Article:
The Latest In Progress
The feeling of belonging Hee Juan once felt in Korea vanishes as his family relocates to West Virginia. This story illuminates the language and cultural obstacles that immigrants face, but it is also a hopeful story of acceptance. Each character’s emotions are portrayed beautifully in Yum’s watercolor illustrations. M.McKeron. Seven to Ten.
Three generations of women come together in this British tale of family secrets and the uncertainty of memory. When Katie's gran, who she never before met, suddenly enters her life, the repercussions of the years of her absence come flooding back. Told in alternating chapters, this coming-of-age novel describes with clarity the ways family bonds can be both haunting and resilient. Fourteen and Up. -Todd Krueger
The legendary life of the most famous of the samurai, Minamoto Yoshitsune, is recounted in exciting and graphic detail. Turner's extensive research is obvious with the pages of bibliography and notes at the end. Hinds' strong illustrations and facility with culturally-appropriate brush and ink style add to the package. Ten to Fourteen. -Todd Krueger
Archer is lucky to have three men to look up to; his grandfather, father and uncle. He navigates elementary school and middle school antics while observing the men in his life and getting gentle guidance. Things get interesting when he discovers his uncle and student teacher Mr. McLeod are a couple. A timely story about growing up and the definition of boundless love. Melisa Bailey. Ten to Fourtenn. (This title will appear on the October agenda.)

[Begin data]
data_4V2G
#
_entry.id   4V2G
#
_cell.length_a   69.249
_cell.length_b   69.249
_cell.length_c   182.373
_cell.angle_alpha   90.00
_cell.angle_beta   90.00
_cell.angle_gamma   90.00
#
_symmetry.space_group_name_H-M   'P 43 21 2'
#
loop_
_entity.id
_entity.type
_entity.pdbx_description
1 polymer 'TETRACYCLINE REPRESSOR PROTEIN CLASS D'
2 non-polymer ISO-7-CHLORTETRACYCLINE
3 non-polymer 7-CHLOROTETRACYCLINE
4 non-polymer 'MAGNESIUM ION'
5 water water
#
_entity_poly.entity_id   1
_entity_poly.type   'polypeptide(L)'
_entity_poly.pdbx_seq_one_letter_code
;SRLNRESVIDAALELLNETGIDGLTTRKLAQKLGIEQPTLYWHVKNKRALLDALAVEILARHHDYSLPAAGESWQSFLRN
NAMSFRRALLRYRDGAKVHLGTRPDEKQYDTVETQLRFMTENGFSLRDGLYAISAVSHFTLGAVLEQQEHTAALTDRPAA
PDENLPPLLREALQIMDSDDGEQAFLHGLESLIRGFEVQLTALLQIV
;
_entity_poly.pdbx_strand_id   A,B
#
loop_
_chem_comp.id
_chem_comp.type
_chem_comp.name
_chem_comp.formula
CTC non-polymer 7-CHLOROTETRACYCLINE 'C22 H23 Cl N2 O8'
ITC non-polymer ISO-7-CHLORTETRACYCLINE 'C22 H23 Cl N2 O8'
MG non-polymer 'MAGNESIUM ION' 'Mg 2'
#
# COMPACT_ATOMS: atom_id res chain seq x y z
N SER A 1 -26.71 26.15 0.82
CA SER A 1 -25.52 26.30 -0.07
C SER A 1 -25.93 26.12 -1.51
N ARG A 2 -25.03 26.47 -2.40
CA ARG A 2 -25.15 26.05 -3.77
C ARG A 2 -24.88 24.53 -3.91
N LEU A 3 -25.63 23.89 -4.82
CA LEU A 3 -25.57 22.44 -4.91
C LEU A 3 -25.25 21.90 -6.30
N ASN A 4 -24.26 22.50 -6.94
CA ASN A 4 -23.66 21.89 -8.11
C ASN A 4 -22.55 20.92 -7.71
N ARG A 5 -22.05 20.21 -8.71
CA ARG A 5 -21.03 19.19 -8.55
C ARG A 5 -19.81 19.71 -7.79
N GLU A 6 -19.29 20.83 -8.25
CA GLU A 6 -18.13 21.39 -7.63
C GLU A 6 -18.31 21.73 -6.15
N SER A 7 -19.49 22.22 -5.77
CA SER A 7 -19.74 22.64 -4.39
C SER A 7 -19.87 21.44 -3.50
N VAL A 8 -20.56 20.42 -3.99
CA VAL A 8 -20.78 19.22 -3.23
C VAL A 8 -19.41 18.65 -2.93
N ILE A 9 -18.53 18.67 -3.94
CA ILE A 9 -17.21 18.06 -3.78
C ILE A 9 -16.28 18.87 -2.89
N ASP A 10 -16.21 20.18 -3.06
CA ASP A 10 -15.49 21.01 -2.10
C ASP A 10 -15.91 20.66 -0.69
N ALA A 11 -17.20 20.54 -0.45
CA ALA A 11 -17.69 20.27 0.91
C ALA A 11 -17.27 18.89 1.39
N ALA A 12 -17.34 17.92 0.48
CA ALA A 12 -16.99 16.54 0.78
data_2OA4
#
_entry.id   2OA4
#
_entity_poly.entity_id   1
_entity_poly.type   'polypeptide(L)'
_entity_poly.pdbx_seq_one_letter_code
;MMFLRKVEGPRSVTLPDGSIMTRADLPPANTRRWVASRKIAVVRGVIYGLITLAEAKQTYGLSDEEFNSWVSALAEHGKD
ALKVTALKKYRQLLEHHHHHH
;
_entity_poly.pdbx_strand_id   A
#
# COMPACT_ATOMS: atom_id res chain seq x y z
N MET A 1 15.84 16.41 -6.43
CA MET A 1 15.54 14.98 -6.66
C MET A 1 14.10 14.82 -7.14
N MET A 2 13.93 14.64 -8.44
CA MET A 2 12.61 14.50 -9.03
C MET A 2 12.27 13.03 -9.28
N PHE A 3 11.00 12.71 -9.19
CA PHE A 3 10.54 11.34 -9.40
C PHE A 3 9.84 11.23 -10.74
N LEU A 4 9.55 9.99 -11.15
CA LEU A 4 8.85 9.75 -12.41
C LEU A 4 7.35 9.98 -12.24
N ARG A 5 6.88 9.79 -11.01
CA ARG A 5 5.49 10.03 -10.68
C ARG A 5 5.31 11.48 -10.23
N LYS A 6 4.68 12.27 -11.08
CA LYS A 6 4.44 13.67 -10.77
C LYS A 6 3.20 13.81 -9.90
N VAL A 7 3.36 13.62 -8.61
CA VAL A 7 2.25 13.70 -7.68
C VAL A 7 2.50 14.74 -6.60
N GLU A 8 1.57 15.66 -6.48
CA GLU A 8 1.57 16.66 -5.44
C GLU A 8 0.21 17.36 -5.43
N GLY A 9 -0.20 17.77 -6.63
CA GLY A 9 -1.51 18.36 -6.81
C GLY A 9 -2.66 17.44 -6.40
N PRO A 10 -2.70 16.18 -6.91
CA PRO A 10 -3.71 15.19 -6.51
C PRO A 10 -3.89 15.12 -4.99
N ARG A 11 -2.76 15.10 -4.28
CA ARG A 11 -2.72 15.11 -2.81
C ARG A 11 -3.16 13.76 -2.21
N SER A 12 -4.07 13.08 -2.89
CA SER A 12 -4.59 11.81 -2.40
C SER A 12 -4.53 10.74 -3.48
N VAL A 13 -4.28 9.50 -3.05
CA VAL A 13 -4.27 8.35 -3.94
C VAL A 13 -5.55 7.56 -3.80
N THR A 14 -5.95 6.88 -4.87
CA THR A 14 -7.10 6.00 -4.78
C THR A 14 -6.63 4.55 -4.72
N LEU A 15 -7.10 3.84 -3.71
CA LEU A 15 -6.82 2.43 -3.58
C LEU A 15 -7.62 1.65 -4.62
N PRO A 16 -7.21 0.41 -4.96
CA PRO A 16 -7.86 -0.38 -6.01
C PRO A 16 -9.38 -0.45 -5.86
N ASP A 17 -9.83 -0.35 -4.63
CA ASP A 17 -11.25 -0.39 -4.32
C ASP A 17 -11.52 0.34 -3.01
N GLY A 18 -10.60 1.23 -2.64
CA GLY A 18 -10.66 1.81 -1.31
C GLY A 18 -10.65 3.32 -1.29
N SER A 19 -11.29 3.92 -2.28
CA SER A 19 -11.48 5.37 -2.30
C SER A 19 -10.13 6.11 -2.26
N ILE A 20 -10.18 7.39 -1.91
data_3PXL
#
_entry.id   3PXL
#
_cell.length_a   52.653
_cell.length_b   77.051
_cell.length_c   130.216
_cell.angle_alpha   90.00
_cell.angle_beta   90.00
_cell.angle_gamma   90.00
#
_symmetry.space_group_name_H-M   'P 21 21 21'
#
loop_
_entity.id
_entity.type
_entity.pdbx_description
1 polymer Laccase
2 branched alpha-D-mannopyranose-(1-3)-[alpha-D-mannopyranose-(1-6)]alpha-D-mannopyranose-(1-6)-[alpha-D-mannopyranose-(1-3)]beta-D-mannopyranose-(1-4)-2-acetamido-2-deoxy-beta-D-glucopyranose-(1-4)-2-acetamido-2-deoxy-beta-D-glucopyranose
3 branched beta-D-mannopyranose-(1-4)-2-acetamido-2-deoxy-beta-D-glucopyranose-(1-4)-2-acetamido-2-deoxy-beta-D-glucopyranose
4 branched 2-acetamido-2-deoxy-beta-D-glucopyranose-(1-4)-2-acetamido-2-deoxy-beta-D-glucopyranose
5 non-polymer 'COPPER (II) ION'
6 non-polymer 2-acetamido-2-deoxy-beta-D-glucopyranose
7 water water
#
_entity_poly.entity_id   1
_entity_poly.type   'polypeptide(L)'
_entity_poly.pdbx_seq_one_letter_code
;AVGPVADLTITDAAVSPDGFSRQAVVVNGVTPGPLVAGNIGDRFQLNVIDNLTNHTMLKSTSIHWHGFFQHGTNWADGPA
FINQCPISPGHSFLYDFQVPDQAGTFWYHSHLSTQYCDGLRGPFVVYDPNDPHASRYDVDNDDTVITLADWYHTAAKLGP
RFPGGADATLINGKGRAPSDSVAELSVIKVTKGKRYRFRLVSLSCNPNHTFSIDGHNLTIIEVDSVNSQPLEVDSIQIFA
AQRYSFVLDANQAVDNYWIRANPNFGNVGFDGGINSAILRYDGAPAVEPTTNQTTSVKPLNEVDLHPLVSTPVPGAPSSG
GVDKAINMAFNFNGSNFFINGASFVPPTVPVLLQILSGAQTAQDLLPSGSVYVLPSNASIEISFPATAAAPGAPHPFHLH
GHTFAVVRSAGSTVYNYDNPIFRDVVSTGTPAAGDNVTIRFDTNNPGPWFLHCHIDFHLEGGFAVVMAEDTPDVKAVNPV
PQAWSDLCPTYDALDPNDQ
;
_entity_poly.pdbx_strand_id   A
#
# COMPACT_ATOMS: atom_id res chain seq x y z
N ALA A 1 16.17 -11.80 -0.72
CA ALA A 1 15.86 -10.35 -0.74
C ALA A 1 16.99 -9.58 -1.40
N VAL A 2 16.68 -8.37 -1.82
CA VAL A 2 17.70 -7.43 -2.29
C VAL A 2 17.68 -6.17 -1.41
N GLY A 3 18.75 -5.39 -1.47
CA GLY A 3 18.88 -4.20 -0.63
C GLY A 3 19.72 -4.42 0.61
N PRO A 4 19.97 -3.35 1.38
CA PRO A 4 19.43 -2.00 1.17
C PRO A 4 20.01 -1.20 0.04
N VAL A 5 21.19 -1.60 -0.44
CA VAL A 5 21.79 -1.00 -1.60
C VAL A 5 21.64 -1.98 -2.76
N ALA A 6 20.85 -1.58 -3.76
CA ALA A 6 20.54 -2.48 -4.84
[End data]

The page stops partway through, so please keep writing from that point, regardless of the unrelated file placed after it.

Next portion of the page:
Perry has had an unusual childhood, he's grown up in a minimum security prison where his mother is an inmate. The inmates are his friends and family and he loves them. When he enters middle school the local assistant district attorney learns of his unusual living situation and Perry is forced to move into foster care. Tensions mount when an school project is assigned and a momentous parole hearing come up. A well written book about family, prison reform and the powerlessness of children in the judicial system. Melisa Bailey. Ten to Fourteen.
A modern cumulative tale of a boy swallowed by a snake. This clever brown-skinned boy "with a whirly-twirly toy" saves himself by encouraging the snake to eat too much. The lively language is rhythmical and full of internal rhyme and alliteration, a joy to read aloud. An improbable assortment of stuffed animals partially inspired this fanciful tale, and the artist used "everything imaginable" to make his digital art which will show well, too. A natural for story time. K Isaacs. Up to 7.